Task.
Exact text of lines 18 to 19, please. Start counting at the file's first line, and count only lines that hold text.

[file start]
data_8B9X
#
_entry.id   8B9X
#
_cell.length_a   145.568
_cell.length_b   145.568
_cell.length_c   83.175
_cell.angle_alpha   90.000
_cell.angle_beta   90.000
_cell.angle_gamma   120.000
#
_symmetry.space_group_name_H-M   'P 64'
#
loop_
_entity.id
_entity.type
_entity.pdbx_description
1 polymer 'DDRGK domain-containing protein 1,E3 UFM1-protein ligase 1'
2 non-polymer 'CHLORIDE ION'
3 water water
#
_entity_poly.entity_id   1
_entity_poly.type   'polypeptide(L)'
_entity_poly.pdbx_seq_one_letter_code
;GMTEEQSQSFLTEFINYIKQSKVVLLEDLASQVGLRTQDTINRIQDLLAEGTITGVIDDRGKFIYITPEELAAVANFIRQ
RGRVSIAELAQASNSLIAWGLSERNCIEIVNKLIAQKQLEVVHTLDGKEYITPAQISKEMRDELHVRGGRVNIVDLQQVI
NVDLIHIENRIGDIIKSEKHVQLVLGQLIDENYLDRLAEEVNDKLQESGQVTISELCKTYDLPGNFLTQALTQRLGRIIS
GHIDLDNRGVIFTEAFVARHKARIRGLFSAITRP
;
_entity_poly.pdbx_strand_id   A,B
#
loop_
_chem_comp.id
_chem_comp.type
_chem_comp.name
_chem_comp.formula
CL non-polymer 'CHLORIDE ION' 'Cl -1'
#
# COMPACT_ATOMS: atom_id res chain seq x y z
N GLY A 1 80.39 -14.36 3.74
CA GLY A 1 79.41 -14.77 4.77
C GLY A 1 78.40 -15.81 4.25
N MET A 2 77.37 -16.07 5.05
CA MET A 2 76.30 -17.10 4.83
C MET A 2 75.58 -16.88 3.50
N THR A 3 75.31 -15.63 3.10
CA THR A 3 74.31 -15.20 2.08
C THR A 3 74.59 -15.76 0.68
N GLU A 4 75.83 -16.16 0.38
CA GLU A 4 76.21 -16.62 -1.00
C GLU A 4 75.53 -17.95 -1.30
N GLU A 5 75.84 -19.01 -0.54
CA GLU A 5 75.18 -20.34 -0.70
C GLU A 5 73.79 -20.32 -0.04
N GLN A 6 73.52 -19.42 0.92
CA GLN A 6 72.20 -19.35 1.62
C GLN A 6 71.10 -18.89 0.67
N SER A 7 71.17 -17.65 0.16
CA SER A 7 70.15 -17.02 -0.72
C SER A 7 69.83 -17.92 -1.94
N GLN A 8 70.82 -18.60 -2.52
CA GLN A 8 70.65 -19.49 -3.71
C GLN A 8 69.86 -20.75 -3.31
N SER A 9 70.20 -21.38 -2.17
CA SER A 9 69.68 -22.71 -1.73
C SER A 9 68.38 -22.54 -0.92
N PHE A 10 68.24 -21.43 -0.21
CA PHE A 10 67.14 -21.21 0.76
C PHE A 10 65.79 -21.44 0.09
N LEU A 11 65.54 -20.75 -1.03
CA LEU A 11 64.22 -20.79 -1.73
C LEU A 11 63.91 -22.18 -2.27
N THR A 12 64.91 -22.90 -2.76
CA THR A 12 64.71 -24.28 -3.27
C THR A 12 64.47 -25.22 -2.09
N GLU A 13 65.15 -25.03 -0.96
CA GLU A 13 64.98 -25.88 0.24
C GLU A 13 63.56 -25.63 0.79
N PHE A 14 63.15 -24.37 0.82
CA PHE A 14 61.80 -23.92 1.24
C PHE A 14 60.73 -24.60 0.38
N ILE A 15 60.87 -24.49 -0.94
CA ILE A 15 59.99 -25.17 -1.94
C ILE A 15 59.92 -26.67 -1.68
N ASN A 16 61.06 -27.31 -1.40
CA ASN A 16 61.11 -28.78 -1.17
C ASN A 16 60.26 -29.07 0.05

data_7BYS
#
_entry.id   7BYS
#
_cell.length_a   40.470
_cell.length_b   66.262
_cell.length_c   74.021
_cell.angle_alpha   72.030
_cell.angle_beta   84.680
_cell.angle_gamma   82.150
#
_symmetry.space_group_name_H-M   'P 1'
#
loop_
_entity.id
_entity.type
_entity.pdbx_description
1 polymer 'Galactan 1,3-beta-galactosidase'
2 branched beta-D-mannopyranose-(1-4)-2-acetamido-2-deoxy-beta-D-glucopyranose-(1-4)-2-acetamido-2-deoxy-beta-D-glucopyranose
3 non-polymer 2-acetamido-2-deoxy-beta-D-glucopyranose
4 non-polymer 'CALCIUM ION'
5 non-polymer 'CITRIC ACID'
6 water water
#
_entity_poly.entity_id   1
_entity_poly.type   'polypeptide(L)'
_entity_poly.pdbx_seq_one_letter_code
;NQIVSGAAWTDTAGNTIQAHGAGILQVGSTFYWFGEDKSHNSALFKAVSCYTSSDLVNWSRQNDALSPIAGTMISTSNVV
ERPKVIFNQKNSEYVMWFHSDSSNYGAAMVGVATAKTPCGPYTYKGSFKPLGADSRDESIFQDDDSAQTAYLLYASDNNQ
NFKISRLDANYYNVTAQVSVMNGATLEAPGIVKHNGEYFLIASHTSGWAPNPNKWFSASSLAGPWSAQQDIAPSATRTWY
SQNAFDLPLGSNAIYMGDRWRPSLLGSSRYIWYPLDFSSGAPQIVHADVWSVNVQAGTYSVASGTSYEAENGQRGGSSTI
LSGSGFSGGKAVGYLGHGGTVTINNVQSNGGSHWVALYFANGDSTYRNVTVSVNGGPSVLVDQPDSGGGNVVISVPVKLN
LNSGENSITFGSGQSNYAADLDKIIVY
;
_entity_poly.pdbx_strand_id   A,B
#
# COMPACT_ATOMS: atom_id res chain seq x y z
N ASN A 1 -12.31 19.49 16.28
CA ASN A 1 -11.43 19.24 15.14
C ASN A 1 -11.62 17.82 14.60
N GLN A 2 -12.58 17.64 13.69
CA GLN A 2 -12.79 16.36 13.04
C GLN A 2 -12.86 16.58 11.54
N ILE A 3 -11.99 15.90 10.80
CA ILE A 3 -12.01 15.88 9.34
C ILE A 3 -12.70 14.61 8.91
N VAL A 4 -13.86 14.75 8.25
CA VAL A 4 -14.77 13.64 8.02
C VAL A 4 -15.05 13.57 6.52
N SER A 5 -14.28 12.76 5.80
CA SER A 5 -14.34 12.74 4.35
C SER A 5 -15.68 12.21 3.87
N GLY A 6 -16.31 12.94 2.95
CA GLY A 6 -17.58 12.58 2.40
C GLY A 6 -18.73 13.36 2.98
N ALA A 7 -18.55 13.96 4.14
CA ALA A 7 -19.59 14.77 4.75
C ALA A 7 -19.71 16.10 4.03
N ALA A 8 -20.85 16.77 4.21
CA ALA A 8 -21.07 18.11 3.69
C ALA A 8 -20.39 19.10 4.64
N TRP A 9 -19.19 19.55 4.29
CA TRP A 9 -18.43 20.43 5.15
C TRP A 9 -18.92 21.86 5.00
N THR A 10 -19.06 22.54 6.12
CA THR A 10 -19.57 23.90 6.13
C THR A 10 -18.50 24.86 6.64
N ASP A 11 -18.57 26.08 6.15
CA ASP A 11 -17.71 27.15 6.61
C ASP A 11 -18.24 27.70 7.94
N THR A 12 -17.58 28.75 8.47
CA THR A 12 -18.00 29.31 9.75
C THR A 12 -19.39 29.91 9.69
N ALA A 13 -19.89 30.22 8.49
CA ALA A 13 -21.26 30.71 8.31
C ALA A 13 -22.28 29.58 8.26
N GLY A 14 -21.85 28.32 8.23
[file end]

1 polymer 'DDRGK domain-containing protein 1,E3 UFM1-protein ligase 1'
2 non-polymer 'CHLORIDE ION'